When I say “networking”, you probably think of Facebook, LinkedIn, and email.
I know it can be tempting to neglect face to face networking in modern times. Networking online is quicker, easier, and safer (more comfortable with less chance of embarrassment).
But you’re missing out on half of the opportunities if you’re only taking advantage of half of the available networking options. More risk brings more reward. Everyone is networking online. You’re not gaining any advantage by doing it.
It’s time to leave our comfort zone. If you’re truly committed to finding the best opportunities possible and advancing your career to its full potential, you absolutely cannot be avoiding face to face networking opportunities.
Industry conferences and presentations are one of the best places to network. There is no other situation in which you’ll be surrounded by so many like-minded people with common interests and common goals.
Immediately having something in common should eliminate some of the awkwardness when approaching somebody that you don’t know.
If you don’t attend conferences like this, try going to one in the near future. There’s nothing to lose. Sign up for a conference this evening. If you don’t do it right now, you’re unlikely to follow through in the future.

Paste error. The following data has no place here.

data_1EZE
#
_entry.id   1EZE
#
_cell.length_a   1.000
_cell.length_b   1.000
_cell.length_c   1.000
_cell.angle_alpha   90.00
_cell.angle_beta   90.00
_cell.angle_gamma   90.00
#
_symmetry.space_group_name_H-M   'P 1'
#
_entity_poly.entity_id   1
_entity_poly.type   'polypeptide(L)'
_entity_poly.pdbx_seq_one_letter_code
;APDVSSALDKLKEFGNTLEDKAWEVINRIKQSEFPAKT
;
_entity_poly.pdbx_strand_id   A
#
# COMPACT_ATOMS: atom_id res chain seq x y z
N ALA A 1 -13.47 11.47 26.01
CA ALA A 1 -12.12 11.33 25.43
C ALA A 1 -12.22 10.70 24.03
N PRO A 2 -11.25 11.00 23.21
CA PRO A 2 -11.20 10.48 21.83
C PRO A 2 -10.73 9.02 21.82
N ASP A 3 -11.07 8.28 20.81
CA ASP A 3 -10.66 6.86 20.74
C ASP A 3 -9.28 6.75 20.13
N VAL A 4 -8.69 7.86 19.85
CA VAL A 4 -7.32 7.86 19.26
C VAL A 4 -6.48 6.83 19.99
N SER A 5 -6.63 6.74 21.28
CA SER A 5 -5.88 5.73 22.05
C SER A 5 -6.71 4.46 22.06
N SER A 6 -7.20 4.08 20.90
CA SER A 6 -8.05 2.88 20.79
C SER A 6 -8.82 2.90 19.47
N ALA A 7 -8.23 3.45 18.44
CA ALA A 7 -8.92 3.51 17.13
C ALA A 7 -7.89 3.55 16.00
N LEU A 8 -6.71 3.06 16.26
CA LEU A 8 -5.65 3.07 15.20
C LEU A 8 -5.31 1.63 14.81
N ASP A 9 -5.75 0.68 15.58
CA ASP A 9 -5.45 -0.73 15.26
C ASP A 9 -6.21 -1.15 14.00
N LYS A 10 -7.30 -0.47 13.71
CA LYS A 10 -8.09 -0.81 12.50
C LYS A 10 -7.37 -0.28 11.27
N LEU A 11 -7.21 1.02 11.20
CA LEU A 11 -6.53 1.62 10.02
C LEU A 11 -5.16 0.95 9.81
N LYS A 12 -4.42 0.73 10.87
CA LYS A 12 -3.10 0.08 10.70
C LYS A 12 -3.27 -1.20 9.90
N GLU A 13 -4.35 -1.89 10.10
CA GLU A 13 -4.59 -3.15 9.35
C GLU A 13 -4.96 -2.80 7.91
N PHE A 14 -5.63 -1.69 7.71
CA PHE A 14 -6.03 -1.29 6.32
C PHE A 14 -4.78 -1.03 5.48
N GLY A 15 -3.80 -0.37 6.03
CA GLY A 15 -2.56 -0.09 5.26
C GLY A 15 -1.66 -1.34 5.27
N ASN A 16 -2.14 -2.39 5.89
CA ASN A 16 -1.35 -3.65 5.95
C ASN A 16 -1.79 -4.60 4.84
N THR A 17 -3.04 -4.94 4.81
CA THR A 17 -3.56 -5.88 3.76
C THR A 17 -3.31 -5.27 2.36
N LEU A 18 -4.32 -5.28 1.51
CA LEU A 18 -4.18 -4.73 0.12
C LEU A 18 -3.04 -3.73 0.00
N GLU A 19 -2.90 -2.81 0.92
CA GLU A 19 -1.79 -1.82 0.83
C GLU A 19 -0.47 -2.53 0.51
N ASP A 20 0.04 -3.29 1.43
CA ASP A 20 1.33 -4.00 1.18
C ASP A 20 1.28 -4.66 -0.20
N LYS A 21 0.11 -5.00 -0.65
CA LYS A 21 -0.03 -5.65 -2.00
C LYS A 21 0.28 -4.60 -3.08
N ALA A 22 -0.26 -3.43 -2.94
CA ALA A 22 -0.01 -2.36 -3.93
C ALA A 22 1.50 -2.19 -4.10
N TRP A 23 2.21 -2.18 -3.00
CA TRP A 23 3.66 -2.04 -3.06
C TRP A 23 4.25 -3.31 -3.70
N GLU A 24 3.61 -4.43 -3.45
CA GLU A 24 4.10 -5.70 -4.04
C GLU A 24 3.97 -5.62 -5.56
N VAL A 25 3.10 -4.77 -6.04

If you already go to conferences like this, ignore the temptation to stick with your usual group of colleagues. You should try to expand outward and meet 2 or 3 new people each time.
What do you have to lose? This is a great opportunity to meet new colleagues and expose yourself to new career opportunities. The people who advance their careers the fastest are the ones taking advantage of these scenarios. They’re doing the difficult networking, not just sitting at home on the computer.
Even casual or informal encounters can be a chance to network. In order to be adequately prepared for unexpected networking opportunities, you need a good elevator pitch. An elevator pitch is an introduction you can use with strangers that typically takes only 20 or 30 seconds to say.
If you haven’t prepared something to say, you’re likely to be too nervous to start conversations with strangers. Even if you do start a conversation without planning out some key points to cover, how effective will it be?
Here’s an example I might use at a networking event or conference for Recruiters and HR Professionals.
Hi, I’m Biron. I work as an Executive Recruiter in the Biopharmaceutical Industry. I’m always interested to meet other like-minded professionals and hear about recruiting and staffing in other industries, so I didn’t want to miss out on a chance to introduce myself to you.
I introduced myself and explained what I do. I then went on to say what I hope to gain from this conversation, and what my motivation is for making this introduction. That’s how simple an elevator pitch is!
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